Submissions to be heard

Marian Hobbs
Marian Hobbs
Hearings begin this week as Otago regional councillors consider submissions and make decisions on Otago Regional Council spending for 2020-21 from tomorrow.

The council began consultation on a proposed 9.1% rates rise on March 26, the day New Zealand went into Covid-19 Alert Level 4 lockdown.

While it had not, unlike other councils including the Dunedin City Council, put forth any proposals as a response to the global pandemic and its economic fallout, chairwoman Marian Hobbs defended the process undertaken by the council last month.

‘‘While we have not directed staff to make Covid-19 related changes to our annual plan or to eliminate any rates rises, [the plan] is subject to change until the councillors adopt it in June.’’

The plan included ‘‘work on a range of activities to improve and protect our natural environment’’ and a living wage for bus drivers, Ms Hobbs said.

She said councillors had much to think about in the coming weeks, ‘‘including our contribution to Otago’s recovery’’.

On Monday, the council confirmed it received 104 submissions on its plan to spend $75.4million next year, including an increase of $3.6million to $20.6million in salaries.

The proposed spending increase is $7.7million higher than the current financial year, but the proposed increases to general and targeted rates take up only $1.45million, with an increase in the Port Otago dividend from $7.9million to $10.1million and the use of $4million from general reserves making up the difference.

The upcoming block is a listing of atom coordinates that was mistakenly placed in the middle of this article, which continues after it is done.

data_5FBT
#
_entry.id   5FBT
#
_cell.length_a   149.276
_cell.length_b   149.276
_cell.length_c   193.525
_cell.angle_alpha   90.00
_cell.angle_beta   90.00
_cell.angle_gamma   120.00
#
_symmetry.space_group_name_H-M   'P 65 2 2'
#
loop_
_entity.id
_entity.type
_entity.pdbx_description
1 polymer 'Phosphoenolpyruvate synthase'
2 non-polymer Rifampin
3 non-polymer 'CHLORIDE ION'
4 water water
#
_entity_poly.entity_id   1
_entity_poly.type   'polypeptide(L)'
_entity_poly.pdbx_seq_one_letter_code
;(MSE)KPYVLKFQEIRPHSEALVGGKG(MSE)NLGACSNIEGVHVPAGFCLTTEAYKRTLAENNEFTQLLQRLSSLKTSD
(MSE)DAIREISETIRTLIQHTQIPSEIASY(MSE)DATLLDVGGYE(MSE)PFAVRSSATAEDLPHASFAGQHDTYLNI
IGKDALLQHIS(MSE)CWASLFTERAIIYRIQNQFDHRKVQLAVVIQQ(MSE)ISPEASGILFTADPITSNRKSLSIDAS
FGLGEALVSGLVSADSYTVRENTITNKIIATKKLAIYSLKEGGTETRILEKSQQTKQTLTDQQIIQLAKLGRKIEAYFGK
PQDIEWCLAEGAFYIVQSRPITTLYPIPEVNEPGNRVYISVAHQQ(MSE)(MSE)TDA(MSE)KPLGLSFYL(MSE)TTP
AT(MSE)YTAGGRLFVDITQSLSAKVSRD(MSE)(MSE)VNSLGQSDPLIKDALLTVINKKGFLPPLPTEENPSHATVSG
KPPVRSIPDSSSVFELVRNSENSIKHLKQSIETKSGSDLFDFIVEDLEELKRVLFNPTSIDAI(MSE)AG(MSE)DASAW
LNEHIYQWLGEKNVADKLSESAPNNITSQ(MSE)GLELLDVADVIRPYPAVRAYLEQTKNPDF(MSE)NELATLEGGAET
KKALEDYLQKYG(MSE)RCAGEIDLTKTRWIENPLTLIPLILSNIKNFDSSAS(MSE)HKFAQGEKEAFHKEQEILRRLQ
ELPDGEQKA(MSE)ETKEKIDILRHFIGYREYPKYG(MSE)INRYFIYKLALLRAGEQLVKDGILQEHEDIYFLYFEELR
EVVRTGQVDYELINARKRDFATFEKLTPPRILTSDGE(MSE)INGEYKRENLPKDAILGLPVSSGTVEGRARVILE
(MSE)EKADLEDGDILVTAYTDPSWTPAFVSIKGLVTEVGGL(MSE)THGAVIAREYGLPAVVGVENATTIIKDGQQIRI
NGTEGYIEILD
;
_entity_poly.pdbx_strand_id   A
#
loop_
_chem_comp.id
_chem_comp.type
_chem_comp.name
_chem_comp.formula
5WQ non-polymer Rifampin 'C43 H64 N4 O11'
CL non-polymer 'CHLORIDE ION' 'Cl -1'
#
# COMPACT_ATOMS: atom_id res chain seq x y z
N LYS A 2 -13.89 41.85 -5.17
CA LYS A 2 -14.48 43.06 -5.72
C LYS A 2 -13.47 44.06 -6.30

Council corporate services general manager Nick Donnelly said the submissions included ‘‘around 40 requests for changes and general increases to council service across a range of activities’’.

‘‘Submitters have also taken the opportunity to comment on various policy matters such as regional water planning and climate change.’’

While the number of submitters was well below a reported record 825 overall submissions in 2017, council chief executive Sarah Gardner said the consultation planned before lockdown was ‘‘always intended to be primarily online’’.

Because this was a different approach to previous years, ‘‘it is hard to compare previous numbers of submissions with this year's’’.

‘‘It is difficult to estimate how many submissions might be expected on an annual plan because so many factors can influence numbers,’’ she said.

‘‘This year we plan to maintain service levels, have a lower proposed rate increase than the two previous years and also received many requests to fund more or do more.

‘‘It is possible these factors influenced numbers but we cannot be certain, just as we cannot be sure that lockdown had an influence on submissions received.’’

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